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Are Frozen Coils a Risk for Your AC? 

Thinking about the possibility of frozen AC coils may not be particularly alarming. In fact, you may think that frozen coils mean that your air conditioner is extra cold. But unfortunately, the opposite is true.  Instead of boosting cooling, your AC is likely producing warmer air thanks to the ice buildup blocking refrigerant lines. 

You can keep reading to learn more about why frozen coils are bad news for your home’s air conditioner or heat pump. If you notice any of the signs we are highlighting or suspect your unit has frozen coils, give our team a call to schedule air conditioner repair in Conyers, GA.

Identifying Frozen Coils

Signs of frozen coils include:

  • Lukewarm air: The air blowing out of your air vents is lukewarm at best instead of specifically being cool or cold. 
  • High indoor temperature: If you measure the temperature inside your home, it’s going to be higher than you expect. In fact, the temperature reading on your thermostat may not even match the actual temperature of your home.
  • Water leaks: Frozen coils mean ice buildup, and that ice has to melt sometime. You may begin to notice water leaking out or pooling around the indoor cabinet of your AC unit. If this happens or you are concerned about the other signs listed above, gently open the cabinet of your indoor AC unit and see if there is indeed ice on the coils. 

Ice buildup can be hugely problematic for your air conditioner, and we encourage you to turn your AC off right away to allow the ice time to thaw. Take care and place a few towels around the bottom of the unit to absorb the melting ice and reduce water damage as much as possible. After that, give our team a call to schedule an AC service appointment so that we can get down to the root of the problem, fix it, and offer tips for preventing frozen coils again in the future.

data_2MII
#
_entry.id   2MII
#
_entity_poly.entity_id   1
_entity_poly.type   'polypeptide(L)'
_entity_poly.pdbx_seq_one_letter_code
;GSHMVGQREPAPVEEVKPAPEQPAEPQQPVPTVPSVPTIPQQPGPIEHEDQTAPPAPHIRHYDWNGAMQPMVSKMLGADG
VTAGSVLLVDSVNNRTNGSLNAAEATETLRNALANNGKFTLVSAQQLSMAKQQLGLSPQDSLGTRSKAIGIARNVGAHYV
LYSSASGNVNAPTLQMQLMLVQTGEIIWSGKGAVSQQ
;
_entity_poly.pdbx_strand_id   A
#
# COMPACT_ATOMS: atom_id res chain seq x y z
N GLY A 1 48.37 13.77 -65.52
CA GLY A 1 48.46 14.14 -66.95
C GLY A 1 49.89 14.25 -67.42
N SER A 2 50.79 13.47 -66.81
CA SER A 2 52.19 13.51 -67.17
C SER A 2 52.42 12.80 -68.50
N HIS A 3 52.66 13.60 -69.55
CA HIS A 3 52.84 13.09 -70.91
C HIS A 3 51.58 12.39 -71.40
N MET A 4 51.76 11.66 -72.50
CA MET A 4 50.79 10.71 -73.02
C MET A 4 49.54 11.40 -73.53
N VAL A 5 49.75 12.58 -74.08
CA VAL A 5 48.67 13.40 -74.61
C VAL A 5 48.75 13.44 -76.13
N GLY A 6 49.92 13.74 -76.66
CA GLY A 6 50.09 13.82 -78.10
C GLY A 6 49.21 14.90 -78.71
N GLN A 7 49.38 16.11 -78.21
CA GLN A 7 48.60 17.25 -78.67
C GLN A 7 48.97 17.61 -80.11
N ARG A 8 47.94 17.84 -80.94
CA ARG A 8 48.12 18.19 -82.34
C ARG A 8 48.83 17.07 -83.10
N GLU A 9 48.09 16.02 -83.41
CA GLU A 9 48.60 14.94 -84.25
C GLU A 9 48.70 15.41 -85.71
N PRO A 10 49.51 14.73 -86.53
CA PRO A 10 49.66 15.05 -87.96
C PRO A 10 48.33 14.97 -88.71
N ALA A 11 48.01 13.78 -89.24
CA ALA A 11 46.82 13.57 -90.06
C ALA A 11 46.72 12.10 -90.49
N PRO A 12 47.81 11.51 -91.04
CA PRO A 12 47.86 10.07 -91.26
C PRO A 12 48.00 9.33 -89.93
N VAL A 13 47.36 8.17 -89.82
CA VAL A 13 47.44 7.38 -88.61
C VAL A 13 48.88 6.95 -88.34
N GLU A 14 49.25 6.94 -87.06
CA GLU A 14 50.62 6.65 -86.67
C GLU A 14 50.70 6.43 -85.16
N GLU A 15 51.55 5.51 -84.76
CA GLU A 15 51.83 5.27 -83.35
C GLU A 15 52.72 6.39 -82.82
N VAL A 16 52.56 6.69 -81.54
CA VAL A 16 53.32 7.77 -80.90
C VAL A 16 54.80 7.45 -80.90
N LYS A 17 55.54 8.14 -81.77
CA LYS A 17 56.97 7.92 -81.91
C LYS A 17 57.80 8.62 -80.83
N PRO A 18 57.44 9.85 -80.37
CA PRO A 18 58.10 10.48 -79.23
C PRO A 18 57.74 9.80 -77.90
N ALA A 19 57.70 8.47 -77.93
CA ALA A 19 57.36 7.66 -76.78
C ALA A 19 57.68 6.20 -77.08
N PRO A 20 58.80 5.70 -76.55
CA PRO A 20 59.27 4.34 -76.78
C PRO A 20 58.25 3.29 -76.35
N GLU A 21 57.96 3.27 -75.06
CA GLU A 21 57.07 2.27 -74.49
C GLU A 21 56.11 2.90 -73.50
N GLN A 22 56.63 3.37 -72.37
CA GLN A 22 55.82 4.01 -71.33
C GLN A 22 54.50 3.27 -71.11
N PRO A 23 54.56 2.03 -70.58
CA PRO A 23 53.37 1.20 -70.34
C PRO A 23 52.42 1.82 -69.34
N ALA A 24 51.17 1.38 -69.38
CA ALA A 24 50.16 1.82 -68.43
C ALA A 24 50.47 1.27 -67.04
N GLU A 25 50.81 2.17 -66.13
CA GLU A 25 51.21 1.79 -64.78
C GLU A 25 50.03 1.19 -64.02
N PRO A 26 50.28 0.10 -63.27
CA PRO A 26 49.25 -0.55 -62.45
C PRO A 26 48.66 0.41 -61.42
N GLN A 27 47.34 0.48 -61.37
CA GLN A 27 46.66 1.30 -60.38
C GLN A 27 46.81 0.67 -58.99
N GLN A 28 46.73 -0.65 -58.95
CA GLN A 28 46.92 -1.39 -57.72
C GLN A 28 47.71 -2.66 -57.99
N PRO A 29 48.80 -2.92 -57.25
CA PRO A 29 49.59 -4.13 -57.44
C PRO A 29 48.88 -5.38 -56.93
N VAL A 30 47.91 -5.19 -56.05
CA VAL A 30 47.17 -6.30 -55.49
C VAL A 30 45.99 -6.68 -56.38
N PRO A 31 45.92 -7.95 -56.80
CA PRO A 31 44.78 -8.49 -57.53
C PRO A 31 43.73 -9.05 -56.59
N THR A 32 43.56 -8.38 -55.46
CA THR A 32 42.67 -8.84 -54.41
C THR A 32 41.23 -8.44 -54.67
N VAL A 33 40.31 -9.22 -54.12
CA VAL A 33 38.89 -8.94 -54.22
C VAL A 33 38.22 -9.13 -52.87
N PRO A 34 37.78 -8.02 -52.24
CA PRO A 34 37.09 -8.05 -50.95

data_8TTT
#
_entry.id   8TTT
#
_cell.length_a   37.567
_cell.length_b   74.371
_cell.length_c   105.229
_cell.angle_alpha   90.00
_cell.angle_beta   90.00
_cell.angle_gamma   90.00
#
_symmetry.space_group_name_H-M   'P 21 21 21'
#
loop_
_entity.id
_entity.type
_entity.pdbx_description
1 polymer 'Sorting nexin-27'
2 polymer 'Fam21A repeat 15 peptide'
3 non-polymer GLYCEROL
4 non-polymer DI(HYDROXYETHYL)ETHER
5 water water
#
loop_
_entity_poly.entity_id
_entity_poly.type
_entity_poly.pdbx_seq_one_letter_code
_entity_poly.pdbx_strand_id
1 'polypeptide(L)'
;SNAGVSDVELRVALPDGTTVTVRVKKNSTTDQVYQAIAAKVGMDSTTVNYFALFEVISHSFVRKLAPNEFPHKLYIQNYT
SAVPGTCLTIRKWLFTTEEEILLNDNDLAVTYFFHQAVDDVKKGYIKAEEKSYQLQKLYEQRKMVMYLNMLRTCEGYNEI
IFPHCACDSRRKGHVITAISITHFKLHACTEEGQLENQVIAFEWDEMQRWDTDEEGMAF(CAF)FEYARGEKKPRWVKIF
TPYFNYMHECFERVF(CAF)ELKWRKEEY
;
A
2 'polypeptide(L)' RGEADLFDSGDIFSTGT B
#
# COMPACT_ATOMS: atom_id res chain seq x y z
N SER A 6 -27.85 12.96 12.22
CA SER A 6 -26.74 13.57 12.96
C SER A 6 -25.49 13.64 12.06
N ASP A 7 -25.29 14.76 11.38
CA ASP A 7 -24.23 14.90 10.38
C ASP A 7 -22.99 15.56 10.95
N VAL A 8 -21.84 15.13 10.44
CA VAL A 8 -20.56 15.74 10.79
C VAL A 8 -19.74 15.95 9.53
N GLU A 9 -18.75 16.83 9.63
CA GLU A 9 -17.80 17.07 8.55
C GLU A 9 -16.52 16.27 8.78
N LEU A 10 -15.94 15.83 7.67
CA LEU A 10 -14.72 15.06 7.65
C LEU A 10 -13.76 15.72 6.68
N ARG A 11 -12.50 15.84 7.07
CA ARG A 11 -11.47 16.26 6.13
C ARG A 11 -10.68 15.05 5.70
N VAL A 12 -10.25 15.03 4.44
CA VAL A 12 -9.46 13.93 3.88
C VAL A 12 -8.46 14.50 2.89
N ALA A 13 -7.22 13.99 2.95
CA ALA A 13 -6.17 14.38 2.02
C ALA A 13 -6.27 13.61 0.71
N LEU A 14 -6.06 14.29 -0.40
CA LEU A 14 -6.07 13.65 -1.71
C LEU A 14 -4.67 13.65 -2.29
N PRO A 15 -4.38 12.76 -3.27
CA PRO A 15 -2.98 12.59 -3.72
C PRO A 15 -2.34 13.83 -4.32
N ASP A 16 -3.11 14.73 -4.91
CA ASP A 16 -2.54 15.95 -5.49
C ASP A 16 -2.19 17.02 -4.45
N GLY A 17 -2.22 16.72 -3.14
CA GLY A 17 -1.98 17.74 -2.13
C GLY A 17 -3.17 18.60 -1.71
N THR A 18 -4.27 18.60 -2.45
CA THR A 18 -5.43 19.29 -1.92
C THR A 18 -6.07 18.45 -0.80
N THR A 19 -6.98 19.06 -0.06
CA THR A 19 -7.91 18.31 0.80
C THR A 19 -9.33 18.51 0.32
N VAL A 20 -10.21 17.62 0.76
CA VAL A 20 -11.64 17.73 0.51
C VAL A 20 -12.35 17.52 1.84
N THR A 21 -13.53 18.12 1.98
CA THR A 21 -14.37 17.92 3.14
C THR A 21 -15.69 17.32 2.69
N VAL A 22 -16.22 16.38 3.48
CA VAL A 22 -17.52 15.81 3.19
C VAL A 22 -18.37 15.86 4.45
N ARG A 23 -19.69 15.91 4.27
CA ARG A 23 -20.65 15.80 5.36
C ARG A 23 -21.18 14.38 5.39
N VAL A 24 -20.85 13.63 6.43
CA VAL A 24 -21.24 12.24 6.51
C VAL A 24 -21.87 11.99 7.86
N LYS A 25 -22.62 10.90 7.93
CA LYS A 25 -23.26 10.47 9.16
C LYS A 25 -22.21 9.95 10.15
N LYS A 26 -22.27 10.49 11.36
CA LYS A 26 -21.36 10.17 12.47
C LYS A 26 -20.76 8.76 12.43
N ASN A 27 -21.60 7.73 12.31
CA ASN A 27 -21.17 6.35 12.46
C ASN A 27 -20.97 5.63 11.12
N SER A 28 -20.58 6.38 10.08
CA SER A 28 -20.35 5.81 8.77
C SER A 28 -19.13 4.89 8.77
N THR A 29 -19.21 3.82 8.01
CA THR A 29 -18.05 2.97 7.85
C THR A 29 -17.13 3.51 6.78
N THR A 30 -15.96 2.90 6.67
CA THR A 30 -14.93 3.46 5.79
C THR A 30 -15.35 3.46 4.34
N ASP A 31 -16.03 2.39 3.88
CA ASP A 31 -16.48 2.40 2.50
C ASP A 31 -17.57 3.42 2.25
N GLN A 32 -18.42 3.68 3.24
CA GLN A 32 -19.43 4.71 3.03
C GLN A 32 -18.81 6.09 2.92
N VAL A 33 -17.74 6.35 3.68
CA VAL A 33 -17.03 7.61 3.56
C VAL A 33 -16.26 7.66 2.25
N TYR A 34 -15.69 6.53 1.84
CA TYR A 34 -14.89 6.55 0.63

Why Do Coils Freeze?

Evaporator coils usually freeze because of a lack of airflow into the system. It’s also possible that a refrigerant leak contributes by causing frost to build up and eventually develop into ice. The airflow problem usually goes back to having a clogged air filter. 

If you suspect frozen coils, take a look at your air filter and see if it is full of dust. If so, you may have identified the reason your coils developed ice. Without enough airflow to absorb heat from, your coils freeze instead.

Tips to Prevent Frozen Coils

One step for preventing ice buildup is fairly simple. You just need to change out your air filter on time – every time. You can make a note of how long your air filter should last based on accompanying instructions and set a reminder to change it out in a month or two or three. This eliminates the guesswork of wondering exactly when you need to change it out. 

You can also schedule preventative maintenance with our team annually. We can look over your system and identify problems, like weakening coils, and fix them before a refrigerant leak ever has a chance to happen. 

Your Comfort Is OUR Business. Contact the team at Snellville Heating today to schedule an appointment for the highest quality HVAC services.

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